I had a discussion recently with a regulator from a major jurisdiction: a person who has had reason to use Tax Information Exchange Agreements and who knows their pitfalls from the inside.
I asked him a simple question:
Do secrecy jurisdictions really know who are the beneficial owners of the structures that exist in their domains?
He laughed in response.
Look, I deal with the places that are cooperative — who have signed these deals, and where we think we might make some progress. And candidly they just don’t know. They ask the administrator who is meant to have the data and all they know is that the beneficial owner is a structure in another secrecy jurisdiction.
And in a sense it’s not that they’re lying: it may be that discretionary trust has been layered on discretionary trust, upon company and foundation until no one knows.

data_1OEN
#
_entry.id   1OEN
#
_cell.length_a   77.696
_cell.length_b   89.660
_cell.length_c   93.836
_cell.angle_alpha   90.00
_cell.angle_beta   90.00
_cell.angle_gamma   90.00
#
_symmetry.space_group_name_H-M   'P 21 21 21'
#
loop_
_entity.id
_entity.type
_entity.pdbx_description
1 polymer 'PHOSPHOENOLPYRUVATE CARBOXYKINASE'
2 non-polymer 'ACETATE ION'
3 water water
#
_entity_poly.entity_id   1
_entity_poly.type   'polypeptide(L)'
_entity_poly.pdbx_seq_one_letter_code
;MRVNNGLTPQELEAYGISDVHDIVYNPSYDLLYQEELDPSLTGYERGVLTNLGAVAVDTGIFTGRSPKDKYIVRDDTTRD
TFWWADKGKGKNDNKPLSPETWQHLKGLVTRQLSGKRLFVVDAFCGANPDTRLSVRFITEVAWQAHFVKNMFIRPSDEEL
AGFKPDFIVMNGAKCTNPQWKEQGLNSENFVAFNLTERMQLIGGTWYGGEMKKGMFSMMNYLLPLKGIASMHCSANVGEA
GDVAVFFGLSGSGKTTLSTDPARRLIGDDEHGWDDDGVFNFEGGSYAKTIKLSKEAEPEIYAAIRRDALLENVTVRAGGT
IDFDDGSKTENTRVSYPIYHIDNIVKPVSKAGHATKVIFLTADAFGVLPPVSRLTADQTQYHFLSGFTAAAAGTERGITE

Was this chance, I asked?
No of course not.
But it does frustrate our purpose.
He said. And does it prove that these places really don’t know who owns the structures that operate within them, I asked?
He just laughed. And then added:
And remember I’m talking about enquiries made of the more willingly cooperative jurisdictions and we get nowhere.
I can’t name names. I’d like to but can’t. But let’s be clear we’re talking best case scenarios here. And candidly Tax Information Exchange Agreements aren’t working. And nor are beneficial ownership rules.
We can tweak them forever, but that’s the wrong direction of travel. Only mandatory identification of the warm bodies behind structures and the automatic exchange of information in accordance with that data can resolve this issue. Whilst the assumption of a right to privacy remains then we’ll get nowhere.